Press Release
February 18, 2009


The World Bank has evidence of collusion among construction firms that participated in the bidding of WB-funded road projects in the country which prompted it to ban three Filipino and four foreign contractors, Senate Minority Leader Aquilino Q. Pimentel, Jr. (PDP-Laban) said today.

Pimentel said Leonard McCarthy, WB Vice President for Institutional Integrity (INT), has made it clear to him that the Bank has "made no judgment" on whether anti-graft laws of the Philippines have been violated although it has furnished to the Department of Finance and Office of the Ombudsman a referral or summary report of its investigative findings, together with accessory documents.

"Because the Referral Report contained sensitive information which may be relevant to investigation in the Philippines and made no judgment as to whether the laws of the Philippines had been violated, it was shared on a strictly confidential basis to allow the investigative authorities in the Philippines to undertake their own investigation and reach their own conclusion," McCarthy told the senator in a letter dated Feb. 13.

McCarthy also said that the WB-INT prepared a Notice of Sanctions Proceedings that included evidence necessary for the respondent contractors to answer the allegations that they had engaged in sanctionable practices under the Bank's own legal framework and for the Ombudsman to proceed with her investigation.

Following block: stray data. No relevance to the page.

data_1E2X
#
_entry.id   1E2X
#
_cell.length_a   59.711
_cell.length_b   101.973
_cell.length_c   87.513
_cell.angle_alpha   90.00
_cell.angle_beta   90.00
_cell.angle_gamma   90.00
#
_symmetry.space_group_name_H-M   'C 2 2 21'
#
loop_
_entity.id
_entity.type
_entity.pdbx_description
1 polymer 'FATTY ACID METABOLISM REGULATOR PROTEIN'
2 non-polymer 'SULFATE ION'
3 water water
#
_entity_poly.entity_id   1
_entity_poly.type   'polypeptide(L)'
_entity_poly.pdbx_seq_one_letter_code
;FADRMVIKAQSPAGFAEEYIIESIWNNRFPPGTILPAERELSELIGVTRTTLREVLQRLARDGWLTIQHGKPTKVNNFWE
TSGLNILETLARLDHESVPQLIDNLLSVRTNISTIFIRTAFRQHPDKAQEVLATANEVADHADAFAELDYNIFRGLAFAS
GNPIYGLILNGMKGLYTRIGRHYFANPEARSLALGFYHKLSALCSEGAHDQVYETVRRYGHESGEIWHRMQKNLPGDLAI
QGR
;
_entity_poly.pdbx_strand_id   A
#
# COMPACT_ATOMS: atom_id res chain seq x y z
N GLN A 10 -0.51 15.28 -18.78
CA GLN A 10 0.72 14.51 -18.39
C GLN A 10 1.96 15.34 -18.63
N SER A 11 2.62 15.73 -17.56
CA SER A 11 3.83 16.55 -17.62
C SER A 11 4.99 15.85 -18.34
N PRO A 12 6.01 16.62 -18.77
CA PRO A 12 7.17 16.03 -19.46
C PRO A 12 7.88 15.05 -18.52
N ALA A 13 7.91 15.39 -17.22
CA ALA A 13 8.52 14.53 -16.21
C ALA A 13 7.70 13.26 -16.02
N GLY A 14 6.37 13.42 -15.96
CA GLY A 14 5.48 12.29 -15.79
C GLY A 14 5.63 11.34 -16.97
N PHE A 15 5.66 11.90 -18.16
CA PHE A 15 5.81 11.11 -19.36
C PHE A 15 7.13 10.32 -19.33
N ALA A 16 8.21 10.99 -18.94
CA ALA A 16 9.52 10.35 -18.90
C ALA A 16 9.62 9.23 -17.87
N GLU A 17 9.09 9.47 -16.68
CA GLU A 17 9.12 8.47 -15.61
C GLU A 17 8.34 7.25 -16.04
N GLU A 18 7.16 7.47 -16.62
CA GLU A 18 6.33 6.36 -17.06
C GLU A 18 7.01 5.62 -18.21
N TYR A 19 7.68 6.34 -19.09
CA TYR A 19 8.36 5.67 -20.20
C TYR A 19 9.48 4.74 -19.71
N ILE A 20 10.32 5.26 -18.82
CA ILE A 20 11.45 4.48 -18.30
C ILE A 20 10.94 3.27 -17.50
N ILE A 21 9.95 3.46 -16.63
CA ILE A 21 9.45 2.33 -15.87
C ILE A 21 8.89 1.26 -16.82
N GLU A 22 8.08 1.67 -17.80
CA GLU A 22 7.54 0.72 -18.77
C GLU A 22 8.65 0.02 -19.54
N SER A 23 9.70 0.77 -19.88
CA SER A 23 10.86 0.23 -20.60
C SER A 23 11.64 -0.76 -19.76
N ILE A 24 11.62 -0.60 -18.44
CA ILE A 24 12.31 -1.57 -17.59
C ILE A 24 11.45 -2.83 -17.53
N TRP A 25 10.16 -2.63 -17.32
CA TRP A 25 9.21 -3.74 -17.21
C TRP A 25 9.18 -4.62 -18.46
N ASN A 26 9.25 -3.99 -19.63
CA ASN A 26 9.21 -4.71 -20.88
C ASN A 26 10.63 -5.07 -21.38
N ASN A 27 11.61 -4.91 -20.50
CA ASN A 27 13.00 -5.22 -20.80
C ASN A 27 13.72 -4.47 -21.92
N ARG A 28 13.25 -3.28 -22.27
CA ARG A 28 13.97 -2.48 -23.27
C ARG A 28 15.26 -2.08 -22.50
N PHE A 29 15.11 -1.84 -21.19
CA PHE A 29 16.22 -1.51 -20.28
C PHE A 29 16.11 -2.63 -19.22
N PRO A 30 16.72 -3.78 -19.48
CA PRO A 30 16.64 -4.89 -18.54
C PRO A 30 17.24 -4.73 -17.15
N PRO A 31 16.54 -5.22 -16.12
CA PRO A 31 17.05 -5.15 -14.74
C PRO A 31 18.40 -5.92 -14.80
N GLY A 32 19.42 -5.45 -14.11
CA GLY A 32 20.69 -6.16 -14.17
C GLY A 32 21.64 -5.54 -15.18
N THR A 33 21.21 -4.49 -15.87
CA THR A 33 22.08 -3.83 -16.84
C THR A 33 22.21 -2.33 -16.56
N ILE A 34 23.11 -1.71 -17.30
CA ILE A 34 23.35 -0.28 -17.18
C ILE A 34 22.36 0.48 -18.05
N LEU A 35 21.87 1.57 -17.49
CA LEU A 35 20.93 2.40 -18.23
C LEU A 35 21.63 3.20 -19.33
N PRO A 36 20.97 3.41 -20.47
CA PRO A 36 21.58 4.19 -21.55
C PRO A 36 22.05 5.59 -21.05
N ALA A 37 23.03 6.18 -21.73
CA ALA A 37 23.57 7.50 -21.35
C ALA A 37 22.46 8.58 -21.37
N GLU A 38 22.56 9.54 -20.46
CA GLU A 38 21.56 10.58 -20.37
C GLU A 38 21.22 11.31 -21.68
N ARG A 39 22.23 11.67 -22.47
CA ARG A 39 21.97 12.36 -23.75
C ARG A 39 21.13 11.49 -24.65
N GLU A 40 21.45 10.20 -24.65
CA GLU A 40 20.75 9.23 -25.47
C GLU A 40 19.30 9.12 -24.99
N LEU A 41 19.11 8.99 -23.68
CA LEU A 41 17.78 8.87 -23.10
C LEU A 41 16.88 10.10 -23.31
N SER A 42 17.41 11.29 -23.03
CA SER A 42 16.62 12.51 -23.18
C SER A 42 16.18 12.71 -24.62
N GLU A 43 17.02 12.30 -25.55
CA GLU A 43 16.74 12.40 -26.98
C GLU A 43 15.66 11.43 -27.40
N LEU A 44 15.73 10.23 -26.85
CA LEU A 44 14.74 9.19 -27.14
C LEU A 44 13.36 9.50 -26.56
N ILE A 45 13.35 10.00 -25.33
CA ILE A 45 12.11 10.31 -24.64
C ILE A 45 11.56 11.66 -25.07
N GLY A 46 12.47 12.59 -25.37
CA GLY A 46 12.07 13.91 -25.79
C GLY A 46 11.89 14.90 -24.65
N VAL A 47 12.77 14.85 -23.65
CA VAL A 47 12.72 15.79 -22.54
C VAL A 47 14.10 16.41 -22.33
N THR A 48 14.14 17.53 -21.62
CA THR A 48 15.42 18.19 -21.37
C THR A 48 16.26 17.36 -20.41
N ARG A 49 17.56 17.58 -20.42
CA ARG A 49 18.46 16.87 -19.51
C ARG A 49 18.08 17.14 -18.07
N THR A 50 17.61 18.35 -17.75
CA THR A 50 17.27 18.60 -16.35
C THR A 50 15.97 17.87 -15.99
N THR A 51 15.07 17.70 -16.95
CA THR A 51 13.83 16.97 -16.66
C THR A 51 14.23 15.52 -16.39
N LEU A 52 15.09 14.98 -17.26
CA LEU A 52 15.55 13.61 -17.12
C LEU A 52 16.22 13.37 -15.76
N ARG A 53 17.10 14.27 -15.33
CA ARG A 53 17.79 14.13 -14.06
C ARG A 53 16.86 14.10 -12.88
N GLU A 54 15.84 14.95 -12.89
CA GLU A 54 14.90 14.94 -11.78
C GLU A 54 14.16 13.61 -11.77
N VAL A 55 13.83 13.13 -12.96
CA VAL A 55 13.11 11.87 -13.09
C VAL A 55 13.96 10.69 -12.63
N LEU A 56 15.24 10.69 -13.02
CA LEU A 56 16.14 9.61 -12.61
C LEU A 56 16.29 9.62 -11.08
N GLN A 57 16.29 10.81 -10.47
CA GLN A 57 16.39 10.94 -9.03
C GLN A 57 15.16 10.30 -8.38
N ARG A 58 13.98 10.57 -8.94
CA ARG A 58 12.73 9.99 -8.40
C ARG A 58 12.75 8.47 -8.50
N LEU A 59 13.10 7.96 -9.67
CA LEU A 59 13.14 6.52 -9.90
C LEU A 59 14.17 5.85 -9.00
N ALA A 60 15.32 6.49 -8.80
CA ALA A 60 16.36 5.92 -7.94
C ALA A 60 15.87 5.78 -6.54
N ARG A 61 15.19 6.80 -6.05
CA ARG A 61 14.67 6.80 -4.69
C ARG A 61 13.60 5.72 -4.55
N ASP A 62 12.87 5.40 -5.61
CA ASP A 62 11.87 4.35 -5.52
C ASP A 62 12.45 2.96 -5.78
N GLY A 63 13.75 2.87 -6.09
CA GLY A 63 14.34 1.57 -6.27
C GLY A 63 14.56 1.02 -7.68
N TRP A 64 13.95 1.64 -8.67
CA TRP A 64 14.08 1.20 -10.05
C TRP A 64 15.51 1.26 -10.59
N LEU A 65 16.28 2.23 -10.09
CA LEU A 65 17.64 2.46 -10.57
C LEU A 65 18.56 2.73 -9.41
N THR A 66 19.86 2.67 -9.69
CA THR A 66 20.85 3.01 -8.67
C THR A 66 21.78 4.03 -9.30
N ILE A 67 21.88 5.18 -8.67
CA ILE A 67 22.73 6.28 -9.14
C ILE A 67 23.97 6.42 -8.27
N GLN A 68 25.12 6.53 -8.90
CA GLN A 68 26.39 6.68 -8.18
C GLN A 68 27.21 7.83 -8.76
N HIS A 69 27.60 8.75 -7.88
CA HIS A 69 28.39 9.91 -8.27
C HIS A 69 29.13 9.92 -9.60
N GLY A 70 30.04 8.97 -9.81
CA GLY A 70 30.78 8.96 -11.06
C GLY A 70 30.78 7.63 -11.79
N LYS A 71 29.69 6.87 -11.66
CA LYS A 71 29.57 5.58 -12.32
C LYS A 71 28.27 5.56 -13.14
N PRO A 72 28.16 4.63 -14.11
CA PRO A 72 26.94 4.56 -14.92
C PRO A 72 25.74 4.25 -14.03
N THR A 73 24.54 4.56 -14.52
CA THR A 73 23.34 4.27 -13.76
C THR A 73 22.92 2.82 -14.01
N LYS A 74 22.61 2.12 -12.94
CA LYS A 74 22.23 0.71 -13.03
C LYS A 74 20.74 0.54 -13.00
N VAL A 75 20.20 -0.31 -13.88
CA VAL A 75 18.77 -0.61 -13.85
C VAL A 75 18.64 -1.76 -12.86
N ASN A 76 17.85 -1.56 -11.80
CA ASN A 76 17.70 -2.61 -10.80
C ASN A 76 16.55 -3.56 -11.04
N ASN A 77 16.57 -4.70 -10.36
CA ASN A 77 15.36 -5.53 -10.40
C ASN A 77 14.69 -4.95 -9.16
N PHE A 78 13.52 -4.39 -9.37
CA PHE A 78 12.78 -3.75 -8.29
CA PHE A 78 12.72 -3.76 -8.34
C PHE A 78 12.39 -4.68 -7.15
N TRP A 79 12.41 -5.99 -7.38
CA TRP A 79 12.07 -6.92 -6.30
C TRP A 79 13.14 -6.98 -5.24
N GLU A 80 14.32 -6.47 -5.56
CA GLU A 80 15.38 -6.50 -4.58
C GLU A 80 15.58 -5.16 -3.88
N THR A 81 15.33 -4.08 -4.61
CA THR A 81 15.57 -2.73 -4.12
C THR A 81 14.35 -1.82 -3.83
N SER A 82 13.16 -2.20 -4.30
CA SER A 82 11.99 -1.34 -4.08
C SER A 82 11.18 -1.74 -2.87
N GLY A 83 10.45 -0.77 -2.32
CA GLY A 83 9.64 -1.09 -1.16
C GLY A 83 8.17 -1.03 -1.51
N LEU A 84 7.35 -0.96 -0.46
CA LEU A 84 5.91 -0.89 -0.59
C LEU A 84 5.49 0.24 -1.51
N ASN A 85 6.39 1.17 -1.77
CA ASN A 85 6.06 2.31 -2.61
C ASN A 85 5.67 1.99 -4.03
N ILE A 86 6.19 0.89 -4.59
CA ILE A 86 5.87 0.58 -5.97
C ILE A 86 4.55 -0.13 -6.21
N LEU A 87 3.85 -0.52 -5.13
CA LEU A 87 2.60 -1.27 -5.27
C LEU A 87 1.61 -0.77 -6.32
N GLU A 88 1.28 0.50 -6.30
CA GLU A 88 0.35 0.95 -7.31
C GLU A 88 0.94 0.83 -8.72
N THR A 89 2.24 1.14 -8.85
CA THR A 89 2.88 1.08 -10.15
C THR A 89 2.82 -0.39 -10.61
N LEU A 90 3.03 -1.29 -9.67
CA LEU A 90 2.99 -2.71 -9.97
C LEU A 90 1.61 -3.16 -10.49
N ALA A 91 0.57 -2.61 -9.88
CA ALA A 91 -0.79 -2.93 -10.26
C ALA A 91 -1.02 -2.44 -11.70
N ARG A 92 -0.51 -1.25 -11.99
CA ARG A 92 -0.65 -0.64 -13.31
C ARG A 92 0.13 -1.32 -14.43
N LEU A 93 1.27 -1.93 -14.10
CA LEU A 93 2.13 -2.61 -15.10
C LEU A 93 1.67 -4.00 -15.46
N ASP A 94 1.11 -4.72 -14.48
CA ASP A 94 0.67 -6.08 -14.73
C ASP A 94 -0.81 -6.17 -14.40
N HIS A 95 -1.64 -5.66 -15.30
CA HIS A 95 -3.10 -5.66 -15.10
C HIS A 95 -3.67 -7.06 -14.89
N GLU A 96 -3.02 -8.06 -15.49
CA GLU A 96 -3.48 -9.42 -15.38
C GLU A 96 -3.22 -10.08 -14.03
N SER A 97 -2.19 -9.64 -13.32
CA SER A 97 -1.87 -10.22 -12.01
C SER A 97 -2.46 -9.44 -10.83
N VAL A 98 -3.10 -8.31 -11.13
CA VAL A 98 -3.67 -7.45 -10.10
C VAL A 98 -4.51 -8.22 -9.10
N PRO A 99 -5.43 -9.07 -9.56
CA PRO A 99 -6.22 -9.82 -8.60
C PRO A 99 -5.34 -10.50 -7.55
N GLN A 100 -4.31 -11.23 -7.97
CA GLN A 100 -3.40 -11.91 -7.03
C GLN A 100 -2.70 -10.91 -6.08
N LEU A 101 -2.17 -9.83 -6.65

Pimentel said the evidence of alleged collusion, fraud and other corrupt practices gathered by WB investigators provided the basis for the Bank's decision to blacklist three Filipino construction companies - EC de Luna Construction Corp., Cavite Ideal International Construction and Development Corp. and CM Pancho Construction, Inc. - and four foreign construction firms - China Road and Bridge Corp., China Geo-Engineering Corp., China State Construction Corp. and China Wu Yi Co. Ltd. that were doing road-building projects in the country.

The letter of the WB official was in reply to a letter sent by Pimentel on Feb. 3 in which he requested the international funding institution for copies of the evidence in its possession that would help the Philippine Senate and other investigative agencies in looking into the alleged rigging in the awarding of WB-funded projects.

He sent a similar letter to WB President Robert Zoellick and Vice President James Adams for East Asia and the Pacific Region.

McCarthy pointed out that the documents were tailor-made to meet the Bank's "internal requirements." However, he said the referral report and accompanying documents furnished by the Bank to Ombudsman Merceditas Gutierrez "constitute the relevant body of information for the Ombudsman to consider carrying out the investigation she deems appropriate."

Pimentel expressed dismay that the government has virtually exonerated the three Filipino contractors blacklisted by the WB. They were only suspended for 15 days by the Department of Public Works and Highways but they are still qualified to bid for public works projects aside from being allowed to continue projects already awarded to them.

"I deem it utterly unacceptable that thieves who have drained the resources intended for our people should ever be allowed to get away with their thievery with only a rap on the knuckles as it were," he said.

Pimentel has filed a bill that seeks to ban firms found engaged in corrupt practices by international lending agencies like the WB from participating in all public works projects.

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